The EPSON HX-20 was the first “true” laptop to hit the market in the early 1980s. With its dimensions of the size of a DIN A4 sheet and the built-in rechargeable battery, it was revolutionary at the time. It was easy to carry in any briefcase and could run for many hours without an external power supply.
With its built-in micro-cassette drive and 9-pin cash-register-roll printer, the EPSON HX-20 was a fully equipped office computer. In addition, it had a decent typewriter keyboard with “full-size” keys, with which you could write for a long time without fatigue. At the time when the HX-20 came on the market, there were no high-resolution computer graphics and certainly no high-resolution LC displays. Thus, the built-in 4-line (4×20 characters) LC display was quite appropriate for the time and sufficient for the daily work at that time. Nevertheless, it could display graphics in b/w. The built-in BASIC, which was specially adapted to the HX-20, also had graphic commands, with which it was possible to display e.g. mathematical functions graphically.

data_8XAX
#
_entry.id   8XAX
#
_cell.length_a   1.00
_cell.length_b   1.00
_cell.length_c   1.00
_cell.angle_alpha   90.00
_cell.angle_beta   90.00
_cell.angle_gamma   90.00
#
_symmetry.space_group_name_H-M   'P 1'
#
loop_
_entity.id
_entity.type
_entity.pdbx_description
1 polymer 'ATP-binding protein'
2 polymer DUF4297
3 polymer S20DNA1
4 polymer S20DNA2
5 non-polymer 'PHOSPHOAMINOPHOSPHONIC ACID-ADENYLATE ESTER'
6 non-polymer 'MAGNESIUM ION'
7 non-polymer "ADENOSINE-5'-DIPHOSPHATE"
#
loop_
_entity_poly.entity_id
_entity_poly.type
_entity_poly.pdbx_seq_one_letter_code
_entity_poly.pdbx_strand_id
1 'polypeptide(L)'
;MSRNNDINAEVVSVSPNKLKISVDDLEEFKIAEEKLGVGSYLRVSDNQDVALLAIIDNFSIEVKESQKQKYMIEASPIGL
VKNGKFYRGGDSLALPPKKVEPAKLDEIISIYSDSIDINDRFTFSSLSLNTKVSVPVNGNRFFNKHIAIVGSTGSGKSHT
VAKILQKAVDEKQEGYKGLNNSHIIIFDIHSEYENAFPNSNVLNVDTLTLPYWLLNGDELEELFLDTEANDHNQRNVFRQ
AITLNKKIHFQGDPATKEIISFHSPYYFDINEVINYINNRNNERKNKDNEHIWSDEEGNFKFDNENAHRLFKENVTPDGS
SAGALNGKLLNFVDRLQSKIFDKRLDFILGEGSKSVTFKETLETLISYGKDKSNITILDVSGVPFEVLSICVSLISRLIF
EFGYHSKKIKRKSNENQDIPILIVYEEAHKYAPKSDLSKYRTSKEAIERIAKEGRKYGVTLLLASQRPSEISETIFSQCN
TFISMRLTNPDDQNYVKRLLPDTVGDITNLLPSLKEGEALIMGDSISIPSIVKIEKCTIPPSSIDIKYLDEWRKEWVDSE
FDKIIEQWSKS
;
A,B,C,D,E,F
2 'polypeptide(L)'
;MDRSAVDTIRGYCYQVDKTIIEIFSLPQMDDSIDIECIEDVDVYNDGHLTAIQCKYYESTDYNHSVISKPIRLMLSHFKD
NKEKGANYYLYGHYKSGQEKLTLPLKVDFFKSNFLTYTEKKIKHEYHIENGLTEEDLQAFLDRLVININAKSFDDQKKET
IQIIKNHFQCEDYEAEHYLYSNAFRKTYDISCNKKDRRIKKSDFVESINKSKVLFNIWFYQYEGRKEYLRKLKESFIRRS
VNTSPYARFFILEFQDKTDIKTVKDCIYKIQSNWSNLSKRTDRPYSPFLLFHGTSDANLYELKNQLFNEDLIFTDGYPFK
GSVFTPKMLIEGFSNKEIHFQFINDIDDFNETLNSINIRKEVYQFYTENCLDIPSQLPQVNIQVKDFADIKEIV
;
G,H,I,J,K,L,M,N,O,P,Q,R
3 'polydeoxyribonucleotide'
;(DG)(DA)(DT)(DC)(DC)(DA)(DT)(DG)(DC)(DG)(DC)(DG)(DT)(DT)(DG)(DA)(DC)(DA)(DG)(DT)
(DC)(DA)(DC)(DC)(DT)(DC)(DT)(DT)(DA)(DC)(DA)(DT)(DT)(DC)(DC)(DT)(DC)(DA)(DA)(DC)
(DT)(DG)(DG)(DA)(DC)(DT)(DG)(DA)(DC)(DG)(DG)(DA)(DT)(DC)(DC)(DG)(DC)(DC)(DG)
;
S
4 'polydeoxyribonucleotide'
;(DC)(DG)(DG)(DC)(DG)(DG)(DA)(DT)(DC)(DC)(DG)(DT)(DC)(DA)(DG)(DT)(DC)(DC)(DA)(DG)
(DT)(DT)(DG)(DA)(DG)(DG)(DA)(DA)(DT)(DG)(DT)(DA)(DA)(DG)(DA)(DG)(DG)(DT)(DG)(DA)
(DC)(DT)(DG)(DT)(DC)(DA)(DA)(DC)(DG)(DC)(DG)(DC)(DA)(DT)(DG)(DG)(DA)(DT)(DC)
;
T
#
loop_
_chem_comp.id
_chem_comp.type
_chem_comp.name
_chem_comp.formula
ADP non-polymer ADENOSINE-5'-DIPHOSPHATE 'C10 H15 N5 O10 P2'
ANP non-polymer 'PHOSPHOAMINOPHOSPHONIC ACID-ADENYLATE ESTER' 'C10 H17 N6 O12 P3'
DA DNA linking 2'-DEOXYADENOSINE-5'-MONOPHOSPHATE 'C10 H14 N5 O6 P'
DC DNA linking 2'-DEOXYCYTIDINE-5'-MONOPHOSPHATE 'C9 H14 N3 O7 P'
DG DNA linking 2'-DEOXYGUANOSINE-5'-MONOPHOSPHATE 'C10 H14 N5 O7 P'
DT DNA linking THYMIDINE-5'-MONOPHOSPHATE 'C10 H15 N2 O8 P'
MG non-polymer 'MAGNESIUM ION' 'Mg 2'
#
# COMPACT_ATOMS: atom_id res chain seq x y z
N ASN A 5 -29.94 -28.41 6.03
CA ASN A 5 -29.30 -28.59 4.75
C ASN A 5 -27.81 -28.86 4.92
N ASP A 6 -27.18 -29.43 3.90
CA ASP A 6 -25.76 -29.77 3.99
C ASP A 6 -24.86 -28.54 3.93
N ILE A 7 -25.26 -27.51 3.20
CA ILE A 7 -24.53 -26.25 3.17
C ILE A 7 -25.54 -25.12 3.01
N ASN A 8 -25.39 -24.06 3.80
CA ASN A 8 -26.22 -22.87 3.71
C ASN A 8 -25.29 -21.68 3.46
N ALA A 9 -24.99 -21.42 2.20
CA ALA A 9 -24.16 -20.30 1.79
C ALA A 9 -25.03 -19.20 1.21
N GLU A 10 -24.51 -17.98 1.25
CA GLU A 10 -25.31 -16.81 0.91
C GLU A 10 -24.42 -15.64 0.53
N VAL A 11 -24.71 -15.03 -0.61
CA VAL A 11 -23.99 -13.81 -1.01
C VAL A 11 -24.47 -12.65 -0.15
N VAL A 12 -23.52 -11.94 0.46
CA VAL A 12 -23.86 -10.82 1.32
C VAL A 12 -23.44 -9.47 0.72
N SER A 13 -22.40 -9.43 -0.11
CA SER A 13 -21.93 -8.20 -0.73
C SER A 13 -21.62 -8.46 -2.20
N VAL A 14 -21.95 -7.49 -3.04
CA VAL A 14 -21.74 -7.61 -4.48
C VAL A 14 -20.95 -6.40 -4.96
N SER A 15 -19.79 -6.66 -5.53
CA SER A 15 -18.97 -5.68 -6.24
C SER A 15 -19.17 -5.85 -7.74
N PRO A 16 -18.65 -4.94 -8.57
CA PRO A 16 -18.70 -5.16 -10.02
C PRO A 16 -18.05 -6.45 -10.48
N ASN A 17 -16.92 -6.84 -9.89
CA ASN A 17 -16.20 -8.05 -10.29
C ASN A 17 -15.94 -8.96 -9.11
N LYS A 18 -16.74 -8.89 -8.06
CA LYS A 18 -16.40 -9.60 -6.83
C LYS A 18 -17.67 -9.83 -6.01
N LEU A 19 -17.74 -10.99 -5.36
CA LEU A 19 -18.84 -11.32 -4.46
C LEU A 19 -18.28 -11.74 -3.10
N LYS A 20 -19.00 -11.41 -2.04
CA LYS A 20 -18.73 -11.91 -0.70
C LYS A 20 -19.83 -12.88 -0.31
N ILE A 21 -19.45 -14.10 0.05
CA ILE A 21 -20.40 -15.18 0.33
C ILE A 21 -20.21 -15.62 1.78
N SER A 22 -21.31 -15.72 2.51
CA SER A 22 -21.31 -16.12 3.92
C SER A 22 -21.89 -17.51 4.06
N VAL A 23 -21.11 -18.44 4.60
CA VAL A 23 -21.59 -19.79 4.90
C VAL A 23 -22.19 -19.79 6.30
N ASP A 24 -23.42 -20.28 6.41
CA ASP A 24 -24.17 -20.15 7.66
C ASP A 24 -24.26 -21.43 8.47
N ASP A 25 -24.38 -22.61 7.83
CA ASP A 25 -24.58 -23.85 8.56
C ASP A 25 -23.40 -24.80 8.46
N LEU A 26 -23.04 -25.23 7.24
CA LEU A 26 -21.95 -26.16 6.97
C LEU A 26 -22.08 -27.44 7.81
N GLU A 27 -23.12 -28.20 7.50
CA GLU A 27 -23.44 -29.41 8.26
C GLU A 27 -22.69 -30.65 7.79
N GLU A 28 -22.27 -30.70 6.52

The potential customers for this handy device were therefore business customers and commercial travelers who needed a device that was easy to transport. The device was very robustly built and came in a plastic case, where there was also room for spare cassettes or a spare paper roll. The micro-cassette drive could be removed with a flick of the wrist by loosening a slide switch and replaced with a ROM module, for example, on which business software was stored.
The HX-20 then had two successors, the PX-4 and PX-8, both of which had CP/M operating systems and a Z80 processor, making them even more flexible in software selection.
A weak point of the otherwise very stable devices is the battery: It is a permanently installed 1600 mAh NiCd battery that is charged via an external unregulated power supply. Problem: While the battery is charging, you can’t work with the HX-20 at the same time! You also have to know that the original power supply delivers 9.3V at 600 mA in “no load” and then about 7.2V and 150 mA under load (see also here: http://oldcomputer.info/8bit/hx20/index.htm). This is very important to know when charging the internal battery, otherwise you could destroy it!
One idea to get around this problem would be to lead the power connection for the battery to the outside and supply the HX-20 with conventional AA cells. Advantage: The batteries could be charged independently of the HX-20 and one could continue working with other batteries in parallel.